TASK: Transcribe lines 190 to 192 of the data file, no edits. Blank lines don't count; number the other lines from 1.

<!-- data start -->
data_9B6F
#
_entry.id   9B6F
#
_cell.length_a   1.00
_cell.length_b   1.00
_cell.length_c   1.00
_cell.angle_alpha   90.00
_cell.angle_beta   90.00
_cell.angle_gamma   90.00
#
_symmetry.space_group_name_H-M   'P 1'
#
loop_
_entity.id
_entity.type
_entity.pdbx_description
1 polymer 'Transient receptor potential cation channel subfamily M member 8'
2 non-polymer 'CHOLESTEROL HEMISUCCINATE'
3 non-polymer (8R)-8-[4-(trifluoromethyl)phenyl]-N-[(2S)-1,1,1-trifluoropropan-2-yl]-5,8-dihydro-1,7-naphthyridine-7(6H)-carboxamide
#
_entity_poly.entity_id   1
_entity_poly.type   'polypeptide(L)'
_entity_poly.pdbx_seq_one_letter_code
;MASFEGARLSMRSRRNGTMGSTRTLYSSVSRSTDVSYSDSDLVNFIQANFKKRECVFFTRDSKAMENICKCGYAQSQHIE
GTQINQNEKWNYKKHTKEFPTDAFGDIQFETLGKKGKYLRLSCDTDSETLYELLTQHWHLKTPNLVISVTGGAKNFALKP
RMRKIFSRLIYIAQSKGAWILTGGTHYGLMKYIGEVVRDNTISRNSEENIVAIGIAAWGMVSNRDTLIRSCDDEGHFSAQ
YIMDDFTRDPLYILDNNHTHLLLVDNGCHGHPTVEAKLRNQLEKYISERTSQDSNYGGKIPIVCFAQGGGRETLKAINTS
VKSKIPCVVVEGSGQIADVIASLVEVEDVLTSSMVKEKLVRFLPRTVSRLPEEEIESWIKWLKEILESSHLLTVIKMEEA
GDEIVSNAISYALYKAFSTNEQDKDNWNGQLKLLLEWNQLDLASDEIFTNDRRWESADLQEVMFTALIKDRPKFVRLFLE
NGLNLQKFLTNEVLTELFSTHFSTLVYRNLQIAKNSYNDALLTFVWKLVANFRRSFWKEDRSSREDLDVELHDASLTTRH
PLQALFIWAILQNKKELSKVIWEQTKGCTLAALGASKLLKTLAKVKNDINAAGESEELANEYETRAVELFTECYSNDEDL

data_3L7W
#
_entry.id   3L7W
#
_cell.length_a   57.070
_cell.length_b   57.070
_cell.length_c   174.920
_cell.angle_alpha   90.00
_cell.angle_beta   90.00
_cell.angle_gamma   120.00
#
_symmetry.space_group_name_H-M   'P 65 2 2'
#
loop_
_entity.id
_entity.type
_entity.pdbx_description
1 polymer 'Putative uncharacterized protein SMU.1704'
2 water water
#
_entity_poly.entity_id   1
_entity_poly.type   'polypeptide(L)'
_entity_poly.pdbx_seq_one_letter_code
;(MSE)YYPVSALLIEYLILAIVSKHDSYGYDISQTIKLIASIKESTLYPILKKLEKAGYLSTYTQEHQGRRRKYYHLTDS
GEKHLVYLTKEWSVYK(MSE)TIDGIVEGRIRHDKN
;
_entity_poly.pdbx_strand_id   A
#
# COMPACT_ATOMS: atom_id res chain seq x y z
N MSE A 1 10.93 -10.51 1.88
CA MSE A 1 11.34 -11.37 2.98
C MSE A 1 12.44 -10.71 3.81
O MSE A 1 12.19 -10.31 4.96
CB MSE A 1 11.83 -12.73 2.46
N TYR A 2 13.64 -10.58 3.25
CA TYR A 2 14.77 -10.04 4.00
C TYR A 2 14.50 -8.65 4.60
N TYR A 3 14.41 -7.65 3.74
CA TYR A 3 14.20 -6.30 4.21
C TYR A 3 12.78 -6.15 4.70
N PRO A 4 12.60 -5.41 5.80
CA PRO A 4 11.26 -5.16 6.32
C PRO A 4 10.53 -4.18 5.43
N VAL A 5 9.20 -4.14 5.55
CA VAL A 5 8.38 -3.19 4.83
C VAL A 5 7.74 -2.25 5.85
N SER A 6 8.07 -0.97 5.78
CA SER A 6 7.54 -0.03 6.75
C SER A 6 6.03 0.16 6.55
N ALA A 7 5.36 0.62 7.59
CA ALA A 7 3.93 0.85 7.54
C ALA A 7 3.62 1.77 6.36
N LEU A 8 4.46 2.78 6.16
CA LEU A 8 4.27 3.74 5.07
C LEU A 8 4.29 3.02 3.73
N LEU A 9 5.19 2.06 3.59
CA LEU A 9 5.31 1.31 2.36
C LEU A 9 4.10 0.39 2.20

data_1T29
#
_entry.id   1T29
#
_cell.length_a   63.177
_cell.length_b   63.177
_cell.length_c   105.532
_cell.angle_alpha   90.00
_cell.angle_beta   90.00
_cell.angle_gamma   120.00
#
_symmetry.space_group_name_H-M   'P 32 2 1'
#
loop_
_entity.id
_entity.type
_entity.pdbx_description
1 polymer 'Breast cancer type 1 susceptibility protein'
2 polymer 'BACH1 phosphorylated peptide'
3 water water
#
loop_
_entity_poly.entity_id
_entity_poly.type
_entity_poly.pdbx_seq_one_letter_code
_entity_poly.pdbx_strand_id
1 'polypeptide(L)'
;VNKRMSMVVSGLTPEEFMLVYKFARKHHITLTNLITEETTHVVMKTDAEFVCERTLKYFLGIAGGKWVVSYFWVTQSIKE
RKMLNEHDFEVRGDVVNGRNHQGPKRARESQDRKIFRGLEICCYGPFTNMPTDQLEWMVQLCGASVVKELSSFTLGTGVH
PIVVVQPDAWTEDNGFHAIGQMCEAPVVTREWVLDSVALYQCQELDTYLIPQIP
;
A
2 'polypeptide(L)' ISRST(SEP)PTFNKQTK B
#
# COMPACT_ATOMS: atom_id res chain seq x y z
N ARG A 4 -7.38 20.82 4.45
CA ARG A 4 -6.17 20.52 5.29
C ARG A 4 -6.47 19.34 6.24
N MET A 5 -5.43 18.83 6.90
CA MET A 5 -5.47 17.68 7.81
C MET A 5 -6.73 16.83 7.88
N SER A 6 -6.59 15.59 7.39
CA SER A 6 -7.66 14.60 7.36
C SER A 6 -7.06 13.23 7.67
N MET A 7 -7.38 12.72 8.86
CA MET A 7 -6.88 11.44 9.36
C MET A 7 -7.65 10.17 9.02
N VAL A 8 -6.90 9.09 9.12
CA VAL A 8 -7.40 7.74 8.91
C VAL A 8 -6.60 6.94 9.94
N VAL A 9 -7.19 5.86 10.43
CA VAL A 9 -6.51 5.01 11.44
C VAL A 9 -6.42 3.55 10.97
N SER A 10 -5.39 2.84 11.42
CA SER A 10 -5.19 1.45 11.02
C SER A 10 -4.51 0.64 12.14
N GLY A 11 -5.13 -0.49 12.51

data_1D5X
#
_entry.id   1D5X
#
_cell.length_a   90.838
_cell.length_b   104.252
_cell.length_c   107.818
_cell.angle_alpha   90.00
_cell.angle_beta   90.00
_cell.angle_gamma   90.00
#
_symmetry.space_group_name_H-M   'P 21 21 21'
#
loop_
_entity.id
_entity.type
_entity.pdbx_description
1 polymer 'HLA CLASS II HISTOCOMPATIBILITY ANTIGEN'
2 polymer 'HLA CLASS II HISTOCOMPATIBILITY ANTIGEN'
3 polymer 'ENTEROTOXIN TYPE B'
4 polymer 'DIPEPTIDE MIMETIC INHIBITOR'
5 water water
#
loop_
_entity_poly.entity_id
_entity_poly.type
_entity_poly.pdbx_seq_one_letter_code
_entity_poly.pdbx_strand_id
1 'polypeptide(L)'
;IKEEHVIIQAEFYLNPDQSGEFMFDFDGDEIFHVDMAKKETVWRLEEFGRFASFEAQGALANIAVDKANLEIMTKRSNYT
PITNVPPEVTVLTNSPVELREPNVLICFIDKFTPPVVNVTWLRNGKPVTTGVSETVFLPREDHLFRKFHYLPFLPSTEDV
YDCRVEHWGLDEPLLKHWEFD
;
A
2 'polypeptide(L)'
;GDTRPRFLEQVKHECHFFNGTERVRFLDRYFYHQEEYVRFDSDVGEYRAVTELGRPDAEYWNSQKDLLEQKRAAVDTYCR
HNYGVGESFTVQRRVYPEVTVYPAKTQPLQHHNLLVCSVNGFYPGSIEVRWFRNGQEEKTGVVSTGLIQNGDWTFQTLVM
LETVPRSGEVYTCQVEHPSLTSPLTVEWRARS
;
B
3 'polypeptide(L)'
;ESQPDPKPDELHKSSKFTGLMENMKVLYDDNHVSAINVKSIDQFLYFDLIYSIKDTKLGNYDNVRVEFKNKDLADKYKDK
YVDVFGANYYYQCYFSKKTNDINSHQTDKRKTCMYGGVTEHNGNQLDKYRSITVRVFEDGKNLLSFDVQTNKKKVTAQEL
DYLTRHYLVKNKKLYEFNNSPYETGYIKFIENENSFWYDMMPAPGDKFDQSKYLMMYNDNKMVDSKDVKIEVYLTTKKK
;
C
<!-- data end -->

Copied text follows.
YVDVFGANYYYQCYFSKKTNDINSHQTDKRKTCMYGGVTEHNGNQLDKYRSITVRVFEDGKNLLSFDVQTNKKKVTAQEL
DYLTRHYLVKNKKLYEFNNSPYETGYIKFIENENSFWYDMMPAPGDKFDQSKYLMMYNDNKMVDSKDVKIEVYLTTKKK
;